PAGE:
Government uses 18th century law to force companies to unlock customers’ cellphones

Government uses 18th century law to force companies to unlock customers’ cellphones
Last month the government tried to use a 226-year-old law to compel Apple to hand over user data from suspected criminals’ devices. This is part of a larger law enforcement trend attempting to use the law in a similar manner, according to the ACLU.

The government has successfully used the All Writs Act, which was originally passed in 1789 and then in its current form in 1911, at least 70 times since 2008 in cases related to Apple alone in order to force the company to unlock mobile devices, according to the Wall Street Journal. In response to this perceived abuse of power, the American Civil Liberties Union has filed a Freedom of Information Act request seeking records relating to the government’s use of the Act to unlock smartphones.

The civil liberties organization notes, however, that Apple has successfully fought a government attempt to get a court order that would have forced the tech giant to hand over personal data stored on a passcode-protected iPhone. The government argued that the All Writs Act authorizes such an order, but the ACLU said the Act doesn’t give the government the ability to compel a third party to provide a user’s personal information due to the Bill of Rights – which was actually ratified in 1791, two years after the All Writs Act first passed.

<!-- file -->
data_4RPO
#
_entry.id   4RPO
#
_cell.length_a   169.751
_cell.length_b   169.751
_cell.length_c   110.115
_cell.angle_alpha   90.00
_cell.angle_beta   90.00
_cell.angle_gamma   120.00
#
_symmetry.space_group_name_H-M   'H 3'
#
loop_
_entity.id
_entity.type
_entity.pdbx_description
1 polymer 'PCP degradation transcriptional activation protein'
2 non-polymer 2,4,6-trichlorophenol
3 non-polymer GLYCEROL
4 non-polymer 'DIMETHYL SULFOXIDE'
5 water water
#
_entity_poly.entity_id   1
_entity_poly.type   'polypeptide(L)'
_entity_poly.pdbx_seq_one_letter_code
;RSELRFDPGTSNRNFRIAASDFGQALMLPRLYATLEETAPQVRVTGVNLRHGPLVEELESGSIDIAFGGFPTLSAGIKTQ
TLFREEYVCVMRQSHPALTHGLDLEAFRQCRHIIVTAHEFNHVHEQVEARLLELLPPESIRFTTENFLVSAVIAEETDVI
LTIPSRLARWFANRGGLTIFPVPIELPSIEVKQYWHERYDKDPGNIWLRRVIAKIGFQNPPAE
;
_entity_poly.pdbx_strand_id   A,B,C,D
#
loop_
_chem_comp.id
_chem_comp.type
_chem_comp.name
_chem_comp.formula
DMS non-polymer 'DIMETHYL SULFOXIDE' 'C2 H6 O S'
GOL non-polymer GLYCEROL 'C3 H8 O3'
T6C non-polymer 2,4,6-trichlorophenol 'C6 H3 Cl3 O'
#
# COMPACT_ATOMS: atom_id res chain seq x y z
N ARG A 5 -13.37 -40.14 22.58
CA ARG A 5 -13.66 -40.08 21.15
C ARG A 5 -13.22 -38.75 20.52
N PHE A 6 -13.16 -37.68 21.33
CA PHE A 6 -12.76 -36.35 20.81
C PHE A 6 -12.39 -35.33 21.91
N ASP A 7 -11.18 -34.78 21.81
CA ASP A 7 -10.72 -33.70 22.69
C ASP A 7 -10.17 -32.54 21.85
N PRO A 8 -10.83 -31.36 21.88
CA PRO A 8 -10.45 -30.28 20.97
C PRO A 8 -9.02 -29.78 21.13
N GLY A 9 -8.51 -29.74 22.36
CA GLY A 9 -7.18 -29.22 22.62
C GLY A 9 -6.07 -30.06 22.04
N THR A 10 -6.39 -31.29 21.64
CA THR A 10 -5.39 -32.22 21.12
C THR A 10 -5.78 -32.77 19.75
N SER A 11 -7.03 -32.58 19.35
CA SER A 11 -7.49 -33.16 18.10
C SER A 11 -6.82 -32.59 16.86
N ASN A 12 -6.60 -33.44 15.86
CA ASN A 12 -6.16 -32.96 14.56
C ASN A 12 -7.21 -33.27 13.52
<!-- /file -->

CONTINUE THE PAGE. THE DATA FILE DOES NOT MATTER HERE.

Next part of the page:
"The All Writs Act permits a court to issue an order to give effect to a prior lawful order or an existing grant of authority, and has been used for such things as ordering a prisoner be brought before a court,” the ACLU said in a blog post. “The Act does not allow a court to invest law enforcement with investigative tools that Congress has not authorized – like the extraordinary and unconstitutional conscription of a third party into obtaining information the third party does not possess or control.”

The government has, according to the ACLU, used the law to acquire individual and oftentimes sealed orders from previous cases unrelated to the one being investigating, “creating a patchwork of public and non-public documents that are difficult to track down and identify.”

“The public had little or no notice that the government sought and obtained such an order,” the blog post stated.

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The ACLU says that there are only six cases where the law is known to have been used being used, but the circumstances surrounding even these remain murky as they involve documents detailing the government’s justification that remain under seal.

This new tactic for obtaining personal information comes during an ongoing debate on whether government should have backdoor access to devices that ordinary citizens and business use. Many law enforcement agencies, such as the FBI, have asked Silicon Valley to include built-in “golden keys” to hardware and software that only the government can access. Experts argue that this only decreases security by creating another vector of attack for hackers to exploit.